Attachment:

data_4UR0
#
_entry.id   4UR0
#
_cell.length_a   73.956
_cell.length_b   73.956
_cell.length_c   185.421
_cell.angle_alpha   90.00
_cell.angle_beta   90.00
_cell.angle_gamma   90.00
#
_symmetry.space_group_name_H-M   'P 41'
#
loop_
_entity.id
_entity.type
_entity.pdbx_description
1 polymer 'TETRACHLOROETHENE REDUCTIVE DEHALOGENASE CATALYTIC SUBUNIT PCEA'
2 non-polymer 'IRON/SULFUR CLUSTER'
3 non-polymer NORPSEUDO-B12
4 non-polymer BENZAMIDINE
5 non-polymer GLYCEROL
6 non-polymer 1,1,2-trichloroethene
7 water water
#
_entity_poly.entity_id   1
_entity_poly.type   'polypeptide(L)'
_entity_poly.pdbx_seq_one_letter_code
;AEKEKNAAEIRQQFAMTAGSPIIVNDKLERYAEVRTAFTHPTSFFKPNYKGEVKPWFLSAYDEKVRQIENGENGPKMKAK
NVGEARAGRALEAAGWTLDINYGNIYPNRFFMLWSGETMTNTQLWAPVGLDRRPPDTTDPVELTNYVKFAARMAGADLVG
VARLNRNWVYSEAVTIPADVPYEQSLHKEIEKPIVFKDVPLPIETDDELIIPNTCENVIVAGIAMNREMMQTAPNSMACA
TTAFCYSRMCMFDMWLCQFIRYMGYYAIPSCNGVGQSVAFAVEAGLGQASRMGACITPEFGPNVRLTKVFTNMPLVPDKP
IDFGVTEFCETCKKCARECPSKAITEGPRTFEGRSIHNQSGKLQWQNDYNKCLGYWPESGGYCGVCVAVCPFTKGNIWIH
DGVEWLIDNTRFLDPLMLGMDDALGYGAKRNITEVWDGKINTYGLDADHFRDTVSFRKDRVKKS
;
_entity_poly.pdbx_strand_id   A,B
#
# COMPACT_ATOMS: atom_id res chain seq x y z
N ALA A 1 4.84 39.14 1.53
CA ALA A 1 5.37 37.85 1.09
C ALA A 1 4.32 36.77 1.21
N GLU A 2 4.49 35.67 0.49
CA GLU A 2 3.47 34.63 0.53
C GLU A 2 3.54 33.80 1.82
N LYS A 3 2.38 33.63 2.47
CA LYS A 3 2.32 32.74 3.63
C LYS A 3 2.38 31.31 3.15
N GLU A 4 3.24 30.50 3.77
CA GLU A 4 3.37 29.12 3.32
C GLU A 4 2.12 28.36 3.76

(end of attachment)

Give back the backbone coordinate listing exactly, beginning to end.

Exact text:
data_4UR0
#
_entry.id   4UR0
#
_cell.length_a   73.956
_cell.length_b   73.956
_cell.length_c   185.421
_cell.angle_alpha   90.00
_cell.angle_beta   90.00
_cell.angle_gamma   90.00
#
_symmetry.space_group_name_H-M   'P 41'
#
loop_
_entity.id
_entity.type
_entity.pdbx_description
1 polymer 'TETRACHLOROETHENE REDUCTIVE DEHALOGENASE CATALYTIC SUBUNIT PCEA'
2 non-polymer 'IRON/SULFUR CLUSTER'
3 non-polymer NORPSEUDO-B12
4 non-polymer BENZAMIDINE
5 non-polymer GLYCEROL
6 non-polymer 1,1,2-trichloroethene
7 water water
#
_entity_poly.entity_id   1
_entity_poly.type   'polypeptide(L)'
_entity_poly.pdbx_seq_one_letter_code
;AEKEKNAAEIRQQFAMTAGSPIIVNDKLERYAEVRTAFTHPTSFFKPNYKGEVKPWFLSAYDEKVRQIENGENGPKMKAK
NVGEARAGRALEAAGWTLDINYGNIYPNRFFMLWSGETMTNTQLWAPVGLDRRPPDTTDPVELTNYVKFAARMAGADLVG
VARLNRNWVYSEAVTIPADVPYEQSLHKEIEKPIVFKDVPLPIETDDELIIPNTCENVIVAGIAMNREMMQTAPNSMACA
TTAFCYSRMCMFDMWLCQFIRYMGYYAIPSCNGVGQSVAFAVEAGLGQASRMGACITPEFGPNVRLTKVFTNMPLVPDKP
IDFGVTEFCETCKKCARECPSKAITEGPRTFEGRSIHNQSGKLQWQNDYNKCLGYWPESGGYCGVCVAVCPFTKGNIWIH
DGVEWLIDNTRFLDPLMLGMDDALGYGAKRNITEVWDGKINTYGLDADHFRDTVSFRKDRVKKS
;
_entity_poly.pdbx_strand_id   A,B
#
# COMPACT_ATOMS: atom_id res chain seq x y z
N ALA A 1 4.84 39.14 1.53
CA ALA A 1 5.37 37.85 1.09
C ALA A 1 4.32 36.77 1.21
N GLU A 2 4.49 35.67 0.49
CA GLU A 2 3.47 34.63 0.53
C GLU A 2 3.54 33.80 1.82
N LYS A 3 2.38 33.63 2.47
CA LYS A 3 2.32 32.74 3.63
C LYS A 3 2.38 31.31 3.15
N GLU A 4 3.24 30.50 3.77
CA GLU A 4 3.37 29.12 3.32
C GLU A 4 2.12 28.36 3.76